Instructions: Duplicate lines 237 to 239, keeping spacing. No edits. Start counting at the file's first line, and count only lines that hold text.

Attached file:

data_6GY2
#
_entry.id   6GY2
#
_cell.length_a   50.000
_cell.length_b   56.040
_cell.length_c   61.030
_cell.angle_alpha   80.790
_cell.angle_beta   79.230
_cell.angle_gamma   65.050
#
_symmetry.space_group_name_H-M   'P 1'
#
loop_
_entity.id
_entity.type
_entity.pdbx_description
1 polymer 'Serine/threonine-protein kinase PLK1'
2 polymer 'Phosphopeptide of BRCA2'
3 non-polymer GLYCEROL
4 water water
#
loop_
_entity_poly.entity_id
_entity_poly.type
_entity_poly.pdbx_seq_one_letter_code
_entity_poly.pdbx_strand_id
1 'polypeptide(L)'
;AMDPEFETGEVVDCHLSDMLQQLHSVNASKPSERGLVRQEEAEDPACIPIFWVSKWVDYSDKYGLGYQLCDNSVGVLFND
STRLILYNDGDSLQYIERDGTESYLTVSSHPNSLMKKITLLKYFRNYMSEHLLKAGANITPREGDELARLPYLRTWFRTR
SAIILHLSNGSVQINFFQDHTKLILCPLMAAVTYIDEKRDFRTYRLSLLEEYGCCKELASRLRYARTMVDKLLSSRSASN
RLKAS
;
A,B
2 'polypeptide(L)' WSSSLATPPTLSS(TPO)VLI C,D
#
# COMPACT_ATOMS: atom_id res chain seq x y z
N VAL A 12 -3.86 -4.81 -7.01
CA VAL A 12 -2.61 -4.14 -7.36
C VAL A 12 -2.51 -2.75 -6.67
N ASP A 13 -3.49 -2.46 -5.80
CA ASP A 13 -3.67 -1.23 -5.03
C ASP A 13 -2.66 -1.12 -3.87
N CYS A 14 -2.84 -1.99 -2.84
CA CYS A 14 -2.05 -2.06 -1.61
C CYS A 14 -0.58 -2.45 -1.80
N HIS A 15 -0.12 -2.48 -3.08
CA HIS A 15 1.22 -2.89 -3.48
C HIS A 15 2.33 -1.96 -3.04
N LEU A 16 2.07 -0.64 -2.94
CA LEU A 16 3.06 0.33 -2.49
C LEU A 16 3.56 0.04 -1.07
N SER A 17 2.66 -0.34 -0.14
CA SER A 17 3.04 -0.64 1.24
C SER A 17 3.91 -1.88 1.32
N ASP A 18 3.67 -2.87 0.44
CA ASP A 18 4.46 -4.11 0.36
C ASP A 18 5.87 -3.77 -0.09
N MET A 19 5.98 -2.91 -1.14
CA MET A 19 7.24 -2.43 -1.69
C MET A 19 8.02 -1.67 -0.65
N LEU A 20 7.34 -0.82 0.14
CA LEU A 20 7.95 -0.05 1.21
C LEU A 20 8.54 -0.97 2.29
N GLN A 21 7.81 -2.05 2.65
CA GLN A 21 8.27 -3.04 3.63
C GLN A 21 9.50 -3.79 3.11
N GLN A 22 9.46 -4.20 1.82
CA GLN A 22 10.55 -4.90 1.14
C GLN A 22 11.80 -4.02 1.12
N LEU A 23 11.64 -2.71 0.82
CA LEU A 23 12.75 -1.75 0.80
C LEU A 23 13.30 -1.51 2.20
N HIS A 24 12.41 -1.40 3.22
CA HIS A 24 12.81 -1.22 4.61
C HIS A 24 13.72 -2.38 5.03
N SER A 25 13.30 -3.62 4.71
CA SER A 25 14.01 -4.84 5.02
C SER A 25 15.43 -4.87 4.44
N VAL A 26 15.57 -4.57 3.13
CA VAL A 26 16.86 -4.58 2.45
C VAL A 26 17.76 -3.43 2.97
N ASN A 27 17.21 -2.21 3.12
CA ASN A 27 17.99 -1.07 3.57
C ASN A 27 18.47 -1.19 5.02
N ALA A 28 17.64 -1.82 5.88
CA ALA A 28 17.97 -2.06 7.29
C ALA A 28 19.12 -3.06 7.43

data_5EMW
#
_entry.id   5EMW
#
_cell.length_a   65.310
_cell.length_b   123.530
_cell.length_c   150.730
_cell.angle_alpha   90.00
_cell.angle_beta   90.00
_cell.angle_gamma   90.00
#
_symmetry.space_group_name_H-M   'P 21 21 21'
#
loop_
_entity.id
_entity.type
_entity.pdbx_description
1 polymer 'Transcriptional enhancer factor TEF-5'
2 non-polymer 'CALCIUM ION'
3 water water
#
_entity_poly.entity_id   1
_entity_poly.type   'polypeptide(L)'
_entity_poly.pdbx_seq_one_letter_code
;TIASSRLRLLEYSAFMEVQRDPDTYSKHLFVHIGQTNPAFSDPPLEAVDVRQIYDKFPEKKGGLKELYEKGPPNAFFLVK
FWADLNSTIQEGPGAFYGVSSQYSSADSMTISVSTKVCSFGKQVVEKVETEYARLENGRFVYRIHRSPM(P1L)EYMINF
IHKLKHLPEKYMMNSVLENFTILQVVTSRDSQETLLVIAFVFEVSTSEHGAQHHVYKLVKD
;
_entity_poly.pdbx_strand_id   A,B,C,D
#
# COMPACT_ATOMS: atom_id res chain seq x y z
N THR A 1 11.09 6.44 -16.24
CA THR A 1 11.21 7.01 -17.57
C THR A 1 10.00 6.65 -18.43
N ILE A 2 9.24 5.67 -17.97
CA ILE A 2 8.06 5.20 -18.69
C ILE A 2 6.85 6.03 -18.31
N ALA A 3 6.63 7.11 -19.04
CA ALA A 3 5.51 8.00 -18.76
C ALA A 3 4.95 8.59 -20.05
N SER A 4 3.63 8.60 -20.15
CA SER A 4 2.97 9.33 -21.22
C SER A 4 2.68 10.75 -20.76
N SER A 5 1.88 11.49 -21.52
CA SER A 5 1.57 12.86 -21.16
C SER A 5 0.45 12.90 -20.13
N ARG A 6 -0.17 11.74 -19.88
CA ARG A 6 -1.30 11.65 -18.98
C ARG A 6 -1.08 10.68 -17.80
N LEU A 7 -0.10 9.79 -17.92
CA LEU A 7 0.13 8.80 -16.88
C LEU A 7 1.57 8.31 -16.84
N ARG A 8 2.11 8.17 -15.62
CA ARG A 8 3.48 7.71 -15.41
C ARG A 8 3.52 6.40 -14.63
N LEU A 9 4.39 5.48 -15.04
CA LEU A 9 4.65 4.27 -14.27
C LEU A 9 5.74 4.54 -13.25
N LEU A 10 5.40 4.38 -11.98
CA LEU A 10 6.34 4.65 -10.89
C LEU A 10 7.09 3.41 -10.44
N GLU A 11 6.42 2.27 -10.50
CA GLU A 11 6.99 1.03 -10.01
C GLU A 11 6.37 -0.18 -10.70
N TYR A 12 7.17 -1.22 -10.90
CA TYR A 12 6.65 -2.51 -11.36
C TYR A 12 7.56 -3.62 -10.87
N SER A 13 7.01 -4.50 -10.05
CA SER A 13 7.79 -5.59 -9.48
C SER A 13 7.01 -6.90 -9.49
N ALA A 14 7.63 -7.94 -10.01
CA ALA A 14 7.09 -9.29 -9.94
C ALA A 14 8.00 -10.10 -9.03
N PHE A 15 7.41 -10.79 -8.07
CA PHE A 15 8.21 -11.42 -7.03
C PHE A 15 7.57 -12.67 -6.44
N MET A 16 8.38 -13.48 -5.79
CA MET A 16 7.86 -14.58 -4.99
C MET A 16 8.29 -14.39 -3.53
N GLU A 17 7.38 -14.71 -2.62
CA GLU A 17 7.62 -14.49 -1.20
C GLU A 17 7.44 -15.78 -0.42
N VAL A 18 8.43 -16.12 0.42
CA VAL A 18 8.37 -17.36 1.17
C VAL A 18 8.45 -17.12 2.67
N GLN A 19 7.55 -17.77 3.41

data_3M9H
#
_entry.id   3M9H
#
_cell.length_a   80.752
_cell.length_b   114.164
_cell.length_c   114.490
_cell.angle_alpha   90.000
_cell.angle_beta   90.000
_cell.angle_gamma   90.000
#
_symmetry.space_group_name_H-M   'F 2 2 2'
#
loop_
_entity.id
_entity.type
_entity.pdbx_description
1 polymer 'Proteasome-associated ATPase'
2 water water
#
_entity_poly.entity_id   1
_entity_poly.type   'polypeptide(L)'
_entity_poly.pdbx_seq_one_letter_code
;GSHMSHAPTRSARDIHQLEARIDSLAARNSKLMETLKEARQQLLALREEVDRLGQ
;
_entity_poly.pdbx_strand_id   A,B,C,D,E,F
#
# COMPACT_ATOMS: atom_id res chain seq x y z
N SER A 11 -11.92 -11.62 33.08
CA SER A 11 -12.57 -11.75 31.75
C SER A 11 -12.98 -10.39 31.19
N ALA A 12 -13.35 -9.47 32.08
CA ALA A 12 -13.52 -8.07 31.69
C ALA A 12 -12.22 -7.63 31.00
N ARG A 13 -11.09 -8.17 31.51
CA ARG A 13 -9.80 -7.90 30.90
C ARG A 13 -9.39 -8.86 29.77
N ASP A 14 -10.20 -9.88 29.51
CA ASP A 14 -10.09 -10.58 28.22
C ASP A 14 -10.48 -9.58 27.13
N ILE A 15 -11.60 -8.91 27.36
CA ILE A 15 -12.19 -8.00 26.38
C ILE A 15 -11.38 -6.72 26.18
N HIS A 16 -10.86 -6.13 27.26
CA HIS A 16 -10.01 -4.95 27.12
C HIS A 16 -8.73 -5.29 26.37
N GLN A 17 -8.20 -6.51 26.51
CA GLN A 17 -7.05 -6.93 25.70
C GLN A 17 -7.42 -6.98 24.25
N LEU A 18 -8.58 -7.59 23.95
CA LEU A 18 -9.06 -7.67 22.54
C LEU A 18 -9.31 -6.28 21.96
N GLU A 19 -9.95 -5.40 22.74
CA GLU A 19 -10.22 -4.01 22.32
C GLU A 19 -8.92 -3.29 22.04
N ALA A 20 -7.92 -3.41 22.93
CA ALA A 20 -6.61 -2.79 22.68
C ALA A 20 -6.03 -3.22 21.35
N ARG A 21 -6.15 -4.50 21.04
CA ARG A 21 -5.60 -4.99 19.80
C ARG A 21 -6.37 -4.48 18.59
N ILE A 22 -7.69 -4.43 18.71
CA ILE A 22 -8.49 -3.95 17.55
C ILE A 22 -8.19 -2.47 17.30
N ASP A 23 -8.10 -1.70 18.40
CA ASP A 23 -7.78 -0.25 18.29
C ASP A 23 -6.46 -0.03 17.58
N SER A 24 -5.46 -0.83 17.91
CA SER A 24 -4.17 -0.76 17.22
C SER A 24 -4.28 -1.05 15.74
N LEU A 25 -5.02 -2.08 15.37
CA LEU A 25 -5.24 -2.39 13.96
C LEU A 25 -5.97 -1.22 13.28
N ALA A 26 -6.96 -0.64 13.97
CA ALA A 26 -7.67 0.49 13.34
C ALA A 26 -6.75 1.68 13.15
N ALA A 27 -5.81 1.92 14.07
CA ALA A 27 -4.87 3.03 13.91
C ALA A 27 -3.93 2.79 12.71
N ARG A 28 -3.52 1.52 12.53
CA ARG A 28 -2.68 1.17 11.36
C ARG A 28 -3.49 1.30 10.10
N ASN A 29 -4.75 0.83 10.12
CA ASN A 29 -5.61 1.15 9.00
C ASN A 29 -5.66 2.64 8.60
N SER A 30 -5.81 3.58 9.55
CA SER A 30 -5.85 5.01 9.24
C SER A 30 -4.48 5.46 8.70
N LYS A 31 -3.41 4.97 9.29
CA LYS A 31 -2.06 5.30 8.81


CA ILE A 22 -8.49 -3.95 17.55
C ILE A 22 -8.19 -2.47 17.30
N ASP A 23 -8.10 -1.70 18.40